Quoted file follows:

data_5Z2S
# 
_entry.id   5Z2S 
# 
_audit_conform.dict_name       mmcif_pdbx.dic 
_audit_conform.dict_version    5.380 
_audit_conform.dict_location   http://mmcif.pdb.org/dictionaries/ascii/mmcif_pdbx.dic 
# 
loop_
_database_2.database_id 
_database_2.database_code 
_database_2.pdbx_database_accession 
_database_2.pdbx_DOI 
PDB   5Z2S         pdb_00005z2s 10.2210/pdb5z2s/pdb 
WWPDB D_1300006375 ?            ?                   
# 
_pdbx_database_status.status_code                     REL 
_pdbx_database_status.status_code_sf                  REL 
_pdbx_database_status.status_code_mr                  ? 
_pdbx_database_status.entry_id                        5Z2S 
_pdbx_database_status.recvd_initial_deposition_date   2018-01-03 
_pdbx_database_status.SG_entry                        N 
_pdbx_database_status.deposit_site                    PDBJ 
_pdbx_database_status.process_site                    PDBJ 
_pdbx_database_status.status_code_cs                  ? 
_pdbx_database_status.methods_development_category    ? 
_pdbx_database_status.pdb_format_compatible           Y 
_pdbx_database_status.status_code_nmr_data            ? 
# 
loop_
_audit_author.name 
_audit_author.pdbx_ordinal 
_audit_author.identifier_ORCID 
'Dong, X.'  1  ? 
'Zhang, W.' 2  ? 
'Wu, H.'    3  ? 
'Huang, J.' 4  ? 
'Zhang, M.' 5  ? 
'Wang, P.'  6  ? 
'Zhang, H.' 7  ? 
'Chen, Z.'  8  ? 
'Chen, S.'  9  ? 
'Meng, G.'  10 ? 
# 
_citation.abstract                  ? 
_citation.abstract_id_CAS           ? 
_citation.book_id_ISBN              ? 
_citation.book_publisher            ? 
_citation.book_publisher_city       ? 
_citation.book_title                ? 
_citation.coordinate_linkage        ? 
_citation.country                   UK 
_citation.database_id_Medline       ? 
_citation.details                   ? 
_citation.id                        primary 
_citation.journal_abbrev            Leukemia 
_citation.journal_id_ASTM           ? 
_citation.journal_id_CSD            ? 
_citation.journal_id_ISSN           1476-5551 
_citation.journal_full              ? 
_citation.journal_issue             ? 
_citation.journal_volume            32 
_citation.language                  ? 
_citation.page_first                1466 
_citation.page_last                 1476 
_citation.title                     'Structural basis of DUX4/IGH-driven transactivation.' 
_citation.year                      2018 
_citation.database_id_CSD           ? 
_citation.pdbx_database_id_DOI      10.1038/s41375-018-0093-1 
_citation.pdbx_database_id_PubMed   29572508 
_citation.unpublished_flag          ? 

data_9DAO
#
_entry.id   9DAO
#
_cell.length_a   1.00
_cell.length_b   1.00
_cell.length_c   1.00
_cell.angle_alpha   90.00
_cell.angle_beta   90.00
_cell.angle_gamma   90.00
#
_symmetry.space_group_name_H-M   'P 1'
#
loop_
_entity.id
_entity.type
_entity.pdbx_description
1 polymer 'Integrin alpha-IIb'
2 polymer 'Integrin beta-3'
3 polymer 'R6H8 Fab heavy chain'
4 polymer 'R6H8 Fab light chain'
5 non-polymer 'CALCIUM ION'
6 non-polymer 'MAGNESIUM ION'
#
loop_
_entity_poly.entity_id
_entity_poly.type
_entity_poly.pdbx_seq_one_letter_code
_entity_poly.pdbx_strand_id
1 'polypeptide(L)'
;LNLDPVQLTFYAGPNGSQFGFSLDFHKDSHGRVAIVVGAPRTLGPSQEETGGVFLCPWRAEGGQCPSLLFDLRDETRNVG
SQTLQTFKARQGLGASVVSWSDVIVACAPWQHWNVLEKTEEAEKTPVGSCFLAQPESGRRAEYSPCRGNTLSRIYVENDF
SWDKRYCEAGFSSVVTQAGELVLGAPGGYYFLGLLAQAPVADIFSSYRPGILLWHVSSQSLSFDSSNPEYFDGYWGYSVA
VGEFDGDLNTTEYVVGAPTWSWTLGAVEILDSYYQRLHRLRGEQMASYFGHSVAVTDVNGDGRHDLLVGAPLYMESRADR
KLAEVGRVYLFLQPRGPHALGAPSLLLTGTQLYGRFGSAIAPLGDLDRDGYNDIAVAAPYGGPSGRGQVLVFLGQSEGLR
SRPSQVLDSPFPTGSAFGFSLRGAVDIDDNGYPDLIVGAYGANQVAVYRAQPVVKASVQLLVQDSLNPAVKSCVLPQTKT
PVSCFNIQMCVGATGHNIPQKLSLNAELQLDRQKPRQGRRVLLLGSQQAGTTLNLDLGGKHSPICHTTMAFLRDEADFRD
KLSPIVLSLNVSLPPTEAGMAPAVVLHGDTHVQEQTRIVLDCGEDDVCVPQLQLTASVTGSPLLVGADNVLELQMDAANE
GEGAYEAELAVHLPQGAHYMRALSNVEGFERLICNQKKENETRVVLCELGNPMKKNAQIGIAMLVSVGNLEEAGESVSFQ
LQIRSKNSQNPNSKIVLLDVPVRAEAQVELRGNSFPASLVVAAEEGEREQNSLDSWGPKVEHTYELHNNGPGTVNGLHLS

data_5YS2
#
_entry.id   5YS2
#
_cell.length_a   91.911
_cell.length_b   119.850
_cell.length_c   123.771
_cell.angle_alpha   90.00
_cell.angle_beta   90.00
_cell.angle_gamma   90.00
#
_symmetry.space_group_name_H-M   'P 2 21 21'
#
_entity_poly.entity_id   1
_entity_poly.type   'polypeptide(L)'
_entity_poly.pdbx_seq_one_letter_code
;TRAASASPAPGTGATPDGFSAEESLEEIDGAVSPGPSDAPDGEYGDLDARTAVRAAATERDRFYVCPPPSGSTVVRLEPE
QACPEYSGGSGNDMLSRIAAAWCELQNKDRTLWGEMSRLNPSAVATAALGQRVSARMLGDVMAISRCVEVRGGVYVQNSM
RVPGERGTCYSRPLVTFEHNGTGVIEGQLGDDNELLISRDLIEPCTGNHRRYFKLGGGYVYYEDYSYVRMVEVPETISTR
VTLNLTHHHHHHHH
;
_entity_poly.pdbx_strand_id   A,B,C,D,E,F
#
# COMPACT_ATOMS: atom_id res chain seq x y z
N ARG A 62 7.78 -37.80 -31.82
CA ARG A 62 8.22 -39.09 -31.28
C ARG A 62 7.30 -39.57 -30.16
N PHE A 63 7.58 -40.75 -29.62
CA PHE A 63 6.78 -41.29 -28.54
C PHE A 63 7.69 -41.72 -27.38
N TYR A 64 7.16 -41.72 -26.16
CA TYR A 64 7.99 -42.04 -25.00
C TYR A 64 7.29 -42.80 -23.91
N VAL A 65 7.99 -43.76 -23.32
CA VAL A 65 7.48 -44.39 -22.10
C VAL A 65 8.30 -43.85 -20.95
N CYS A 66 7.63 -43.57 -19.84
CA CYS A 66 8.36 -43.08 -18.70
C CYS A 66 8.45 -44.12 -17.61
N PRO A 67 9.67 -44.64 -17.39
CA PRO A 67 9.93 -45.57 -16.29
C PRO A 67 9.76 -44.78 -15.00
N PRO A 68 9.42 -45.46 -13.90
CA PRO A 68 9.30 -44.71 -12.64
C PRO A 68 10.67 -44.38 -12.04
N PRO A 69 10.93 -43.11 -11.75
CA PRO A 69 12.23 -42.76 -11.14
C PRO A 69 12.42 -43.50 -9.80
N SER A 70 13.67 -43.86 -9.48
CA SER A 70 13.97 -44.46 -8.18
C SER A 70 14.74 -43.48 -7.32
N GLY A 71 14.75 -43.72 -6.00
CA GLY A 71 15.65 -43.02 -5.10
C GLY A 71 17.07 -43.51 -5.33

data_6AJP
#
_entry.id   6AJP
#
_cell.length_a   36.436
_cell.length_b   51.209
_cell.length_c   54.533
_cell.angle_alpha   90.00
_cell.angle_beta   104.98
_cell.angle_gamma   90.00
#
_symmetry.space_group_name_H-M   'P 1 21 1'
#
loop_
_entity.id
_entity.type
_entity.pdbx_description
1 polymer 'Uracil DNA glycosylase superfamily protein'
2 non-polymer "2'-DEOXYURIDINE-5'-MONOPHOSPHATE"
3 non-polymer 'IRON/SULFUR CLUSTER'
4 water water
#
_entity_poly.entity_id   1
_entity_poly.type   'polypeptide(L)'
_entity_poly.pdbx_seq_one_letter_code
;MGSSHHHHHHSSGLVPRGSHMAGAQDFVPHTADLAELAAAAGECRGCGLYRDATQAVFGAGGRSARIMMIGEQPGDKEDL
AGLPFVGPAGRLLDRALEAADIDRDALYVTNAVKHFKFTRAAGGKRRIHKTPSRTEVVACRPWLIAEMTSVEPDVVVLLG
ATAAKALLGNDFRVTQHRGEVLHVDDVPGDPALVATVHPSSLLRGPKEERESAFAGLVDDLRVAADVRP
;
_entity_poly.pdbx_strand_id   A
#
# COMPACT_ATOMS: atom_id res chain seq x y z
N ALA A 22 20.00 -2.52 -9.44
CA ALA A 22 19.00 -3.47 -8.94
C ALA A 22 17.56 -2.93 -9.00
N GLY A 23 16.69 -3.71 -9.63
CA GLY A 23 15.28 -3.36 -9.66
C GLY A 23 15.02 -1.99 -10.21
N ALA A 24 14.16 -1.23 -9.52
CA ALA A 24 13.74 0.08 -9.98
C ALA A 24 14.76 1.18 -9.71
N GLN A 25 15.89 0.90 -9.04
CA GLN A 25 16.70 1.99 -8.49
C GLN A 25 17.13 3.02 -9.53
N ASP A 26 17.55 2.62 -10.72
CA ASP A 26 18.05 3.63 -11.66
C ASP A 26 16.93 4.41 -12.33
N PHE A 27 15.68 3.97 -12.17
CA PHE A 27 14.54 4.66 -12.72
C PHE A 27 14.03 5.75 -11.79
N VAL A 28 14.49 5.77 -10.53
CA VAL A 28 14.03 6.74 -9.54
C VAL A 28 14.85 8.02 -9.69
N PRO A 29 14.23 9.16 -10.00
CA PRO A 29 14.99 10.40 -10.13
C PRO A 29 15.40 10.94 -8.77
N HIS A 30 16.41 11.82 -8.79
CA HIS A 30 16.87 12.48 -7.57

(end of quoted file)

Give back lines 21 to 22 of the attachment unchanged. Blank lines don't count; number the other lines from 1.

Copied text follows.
_pdbx_database_status.recvd_initial_deposition_date   2018-01-03 
_pdbx_database_status.SG_entry                        N 